Women in STEM // PVD Lady Project's Women’s Entrepreneurship Week

Night four of Women’s Entrepreneurship Week focused on Women in STEM. The night was sponsored by TechCollective and Upserve, who also graciously hosted us at their downtown offices. Upserve’s own Talent Business Partner, Nora Meah, moderated the panel of tech-savvy ladies.

The night showcased women in technology, the “T” part of STEM. Through the conversation it was clear that, though these women all come from different backgrounds and experiences, they were able to find a lot of common ground in their struggles, triumphs, and wishes for the future of women in STEM.

CATHERINE ZARRA - CODER AT UPSERVE & CO-CHAPTER LEADER, GIRL DEVELOP IT PVD

Catherine started the Providence chapter of GDI because it was the community she felt she needed as a teenager. Her first year and a half working in tech she was the only woman in her office. She’s trying to combat this inequality through education with GDI, but also by aligning herself with companies that are working to do the same. When she was looking for a new job, she told us, “It was very important to me NOT to be the only woman in the office.” And that’s how she landed at Upserve!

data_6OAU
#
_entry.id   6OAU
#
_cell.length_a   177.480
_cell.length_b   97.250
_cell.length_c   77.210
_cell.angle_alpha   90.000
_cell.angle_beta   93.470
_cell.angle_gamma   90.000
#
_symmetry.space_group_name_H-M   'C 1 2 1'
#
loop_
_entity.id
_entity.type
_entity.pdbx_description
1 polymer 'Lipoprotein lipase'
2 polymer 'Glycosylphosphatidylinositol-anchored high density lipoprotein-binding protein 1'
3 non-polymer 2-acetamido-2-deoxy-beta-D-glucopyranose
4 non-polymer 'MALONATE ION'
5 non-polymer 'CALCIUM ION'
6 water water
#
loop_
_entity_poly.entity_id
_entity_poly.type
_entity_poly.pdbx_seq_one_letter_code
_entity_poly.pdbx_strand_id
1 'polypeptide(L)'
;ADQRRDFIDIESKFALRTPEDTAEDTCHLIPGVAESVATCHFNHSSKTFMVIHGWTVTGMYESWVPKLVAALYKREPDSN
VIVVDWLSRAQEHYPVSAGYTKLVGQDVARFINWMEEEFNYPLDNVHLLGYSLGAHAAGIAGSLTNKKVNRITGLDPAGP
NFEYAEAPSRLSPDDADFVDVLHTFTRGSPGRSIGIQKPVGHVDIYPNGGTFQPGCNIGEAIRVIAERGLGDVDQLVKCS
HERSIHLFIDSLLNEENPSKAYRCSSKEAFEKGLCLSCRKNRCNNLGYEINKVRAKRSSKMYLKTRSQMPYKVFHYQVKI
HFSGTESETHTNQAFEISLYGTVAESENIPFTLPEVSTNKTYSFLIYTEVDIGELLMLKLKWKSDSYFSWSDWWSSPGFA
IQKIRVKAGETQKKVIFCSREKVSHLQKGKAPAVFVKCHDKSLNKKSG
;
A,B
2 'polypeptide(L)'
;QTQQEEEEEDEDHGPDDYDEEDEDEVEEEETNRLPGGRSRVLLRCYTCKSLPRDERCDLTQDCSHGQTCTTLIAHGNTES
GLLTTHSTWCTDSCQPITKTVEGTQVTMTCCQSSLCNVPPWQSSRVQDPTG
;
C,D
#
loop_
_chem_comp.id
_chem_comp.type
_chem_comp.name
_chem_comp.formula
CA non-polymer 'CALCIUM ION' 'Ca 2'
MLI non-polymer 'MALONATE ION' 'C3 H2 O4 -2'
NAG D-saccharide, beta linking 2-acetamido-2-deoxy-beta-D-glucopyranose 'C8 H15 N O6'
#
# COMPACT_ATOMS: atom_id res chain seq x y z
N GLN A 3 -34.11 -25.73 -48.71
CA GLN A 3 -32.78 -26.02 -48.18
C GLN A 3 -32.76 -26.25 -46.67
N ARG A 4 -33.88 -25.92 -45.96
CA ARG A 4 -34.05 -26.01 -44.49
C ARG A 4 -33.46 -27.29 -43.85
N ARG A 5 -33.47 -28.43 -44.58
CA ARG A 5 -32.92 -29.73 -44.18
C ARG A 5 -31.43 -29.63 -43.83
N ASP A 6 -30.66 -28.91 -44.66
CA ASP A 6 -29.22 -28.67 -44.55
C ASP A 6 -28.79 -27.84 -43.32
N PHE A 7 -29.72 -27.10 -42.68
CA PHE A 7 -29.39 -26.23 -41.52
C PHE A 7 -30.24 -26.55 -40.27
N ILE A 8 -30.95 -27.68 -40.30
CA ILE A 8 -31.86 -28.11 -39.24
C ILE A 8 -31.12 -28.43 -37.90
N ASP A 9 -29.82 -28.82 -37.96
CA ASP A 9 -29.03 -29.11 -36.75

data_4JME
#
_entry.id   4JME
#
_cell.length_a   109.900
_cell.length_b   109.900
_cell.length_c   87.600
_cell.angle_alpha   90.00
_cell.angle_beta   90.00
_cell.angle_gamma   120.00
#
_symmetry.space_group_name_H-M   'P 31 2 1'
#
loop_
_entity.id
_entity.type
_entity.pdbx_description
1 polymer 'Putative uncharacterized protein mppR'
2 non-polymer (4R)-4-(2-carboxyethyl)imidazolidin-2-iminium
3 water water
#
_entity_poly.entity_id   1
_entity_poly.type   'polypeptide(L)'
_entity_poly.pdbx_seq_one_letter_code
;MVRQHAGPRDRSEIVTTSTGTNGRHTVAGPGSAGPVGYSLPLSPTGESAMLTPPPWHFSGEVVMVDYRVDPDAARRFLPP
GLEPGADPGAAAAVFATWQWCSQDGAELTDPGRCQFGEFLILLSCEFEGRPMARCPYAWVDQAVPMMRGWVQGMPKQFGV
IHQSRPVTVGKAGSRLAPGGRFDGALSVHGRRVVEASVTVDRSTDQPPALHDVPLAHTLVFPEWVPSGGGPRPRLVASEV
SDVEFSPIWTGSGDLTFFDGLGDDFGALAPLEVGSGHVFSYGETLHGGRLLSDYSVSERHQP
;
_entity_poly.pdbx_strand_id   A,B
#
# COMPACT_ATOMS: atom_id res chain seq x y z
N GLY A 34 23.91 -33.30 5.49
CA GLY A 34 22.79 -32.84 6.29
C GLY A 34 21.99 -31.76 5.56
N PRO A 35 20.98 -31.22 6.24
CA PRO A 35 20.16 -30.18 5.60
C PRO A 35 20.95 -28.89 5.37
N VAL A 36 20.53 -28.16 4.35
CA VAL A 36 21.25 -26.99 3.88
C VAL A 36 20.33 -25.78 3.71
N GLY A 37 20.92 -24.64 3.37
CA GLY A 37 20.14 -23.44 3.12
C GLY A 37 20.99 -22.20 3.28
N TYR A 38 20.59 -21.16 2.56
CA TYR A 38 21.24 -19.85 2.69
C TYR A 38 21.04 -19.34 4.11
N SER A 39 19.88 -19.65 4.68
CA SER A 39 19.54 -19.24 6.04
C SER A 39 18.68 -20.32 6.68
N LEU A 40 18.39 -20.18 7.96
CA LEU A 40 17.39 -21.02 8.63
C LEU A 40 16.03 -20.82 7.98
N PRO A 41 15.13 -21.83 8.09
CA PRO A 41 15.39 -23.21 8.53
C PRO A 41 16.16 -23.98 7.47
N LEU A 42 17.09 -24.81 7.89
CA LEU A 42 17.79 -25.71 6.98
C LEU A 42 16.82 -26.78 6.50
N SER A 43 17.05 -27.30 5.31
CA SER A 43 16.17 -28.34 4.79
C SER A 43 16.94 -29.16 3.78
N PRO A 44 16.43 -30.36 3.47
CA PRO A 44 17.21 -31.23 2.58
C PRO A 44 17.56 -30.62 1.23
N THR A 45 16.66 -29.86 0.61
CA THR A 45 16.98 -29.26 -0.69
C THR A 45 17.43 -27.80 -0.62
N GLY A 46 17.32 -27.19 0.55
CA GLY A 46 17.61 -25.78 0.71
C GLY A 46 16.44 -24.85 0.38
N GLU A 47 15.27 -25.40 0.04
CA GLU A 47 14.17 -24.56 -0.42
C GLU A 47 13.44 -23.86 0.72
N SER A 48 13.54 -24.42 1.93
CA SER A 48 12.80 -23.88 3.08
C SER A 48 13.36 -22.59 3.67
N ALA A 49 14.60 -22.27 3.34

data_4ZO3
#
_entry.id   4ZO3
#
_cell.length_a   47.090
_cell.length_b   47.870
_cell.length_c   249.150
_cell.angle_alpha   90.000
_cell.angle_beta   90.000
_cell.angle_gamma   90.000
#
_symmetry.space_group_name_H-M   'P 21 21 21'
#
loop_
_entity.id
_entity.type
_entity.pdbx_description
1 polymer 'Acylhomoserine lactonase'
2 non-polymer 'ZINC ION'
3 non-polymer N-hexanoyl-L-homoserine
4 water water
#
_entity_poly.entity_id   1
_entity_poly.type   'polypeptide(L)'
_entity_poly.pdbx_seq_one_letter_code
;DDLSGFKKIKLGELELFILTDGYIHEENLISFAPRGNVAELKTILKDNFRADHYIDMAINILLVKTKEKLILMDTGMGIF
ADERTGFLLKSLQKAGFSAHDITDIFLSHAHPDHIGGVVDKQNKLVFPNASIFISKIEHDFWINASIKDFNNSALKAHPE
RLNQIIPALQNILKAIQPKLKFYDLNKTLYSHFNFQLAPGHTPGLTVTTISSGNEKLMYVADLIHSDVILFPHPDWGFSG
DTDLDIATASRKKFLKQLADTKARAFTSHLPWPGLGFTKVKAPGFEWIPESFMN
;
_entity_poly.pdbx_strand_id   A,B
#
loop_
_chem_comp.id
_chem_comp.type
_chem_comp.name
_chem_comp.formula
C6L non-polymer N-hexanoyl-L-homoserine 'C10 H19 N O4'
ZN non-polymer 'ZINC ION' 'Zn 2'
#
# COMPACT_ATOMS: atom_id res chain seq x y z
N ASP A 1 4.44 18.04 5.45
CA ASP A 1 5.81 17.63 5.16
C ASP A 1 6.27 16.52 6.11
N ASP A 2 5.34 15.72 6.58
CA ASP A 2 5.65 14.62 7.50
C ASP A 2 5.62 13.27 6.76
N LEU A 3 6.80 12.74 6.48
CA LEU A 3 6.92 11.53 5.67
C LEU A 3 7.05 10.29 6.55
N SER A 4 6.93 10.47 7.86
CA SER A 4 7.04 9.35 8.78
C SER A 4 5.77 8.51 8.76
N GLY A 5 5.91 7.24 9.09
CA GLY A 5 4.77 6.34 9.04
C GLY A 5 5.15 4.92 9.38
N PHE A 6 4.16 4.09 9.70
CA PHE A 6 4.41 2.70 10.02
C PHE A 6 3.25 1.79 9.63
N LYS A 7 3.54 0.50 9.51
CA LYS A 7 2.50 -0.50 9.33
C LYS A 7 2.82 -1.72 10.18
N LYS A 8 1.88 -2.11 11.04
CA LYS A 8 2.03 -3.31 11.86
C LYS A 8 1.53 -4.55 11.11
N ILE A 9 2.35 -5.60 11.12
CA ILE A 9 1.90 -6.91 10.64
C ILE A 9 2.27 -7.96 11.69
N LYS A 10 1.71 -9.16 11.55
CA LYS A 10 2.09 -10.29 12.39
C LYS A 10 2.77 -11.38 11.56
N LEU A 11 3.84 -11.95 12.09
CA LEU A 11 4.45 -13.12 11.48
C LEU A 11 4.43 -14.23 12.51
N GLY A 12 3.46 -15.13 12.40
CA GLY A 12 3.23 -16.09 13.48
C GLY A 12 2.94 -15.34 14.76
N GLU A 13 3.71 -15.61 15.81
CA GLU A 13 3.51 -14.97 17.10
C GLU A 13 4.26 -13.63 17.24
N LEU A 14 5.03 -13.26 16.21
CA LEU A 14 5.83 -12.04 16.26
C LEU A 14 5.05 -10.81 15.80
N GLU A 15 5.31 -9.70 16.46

KATRYN MCINTOSH - CODER AT UPSERVE & EDUCATOR AT GIRL DEVELOP IT PVD

Katryn is also trying to inspire other women and girls to get into coding or other tech fields. She loves what she does because it keeps her challenged and engaged, and she wants others to be able to have the same experience. Katryn keeps herself as visible as possible in the community and puts herself out there as a role model because, as she says, “The network of women in tech is powerful,” but in Rhode Island it’s very small. 

LISA FOUGERE - PRINCIPAL BUSINESS ANALYST, FM GLOBAL

Lisa is a seasoned IT professional who has seen this community grow from the beginning. She told us that there were so few women in the field when she started, and they all felt pressure to be “one of the guys.” Women, in her experience, only competed with each other, and never helped each other. She stressed the importance of sticking together and encouraged women who are starting out in a STEM field to “move forward and reach back to help each other.”

With these ladies leading at the helm, the future of women in STEM, and technology in particular, is bright. Through their hard work, along with the support of the community (that means you!), the next generation of lady leaders will never have to second guess what they can become.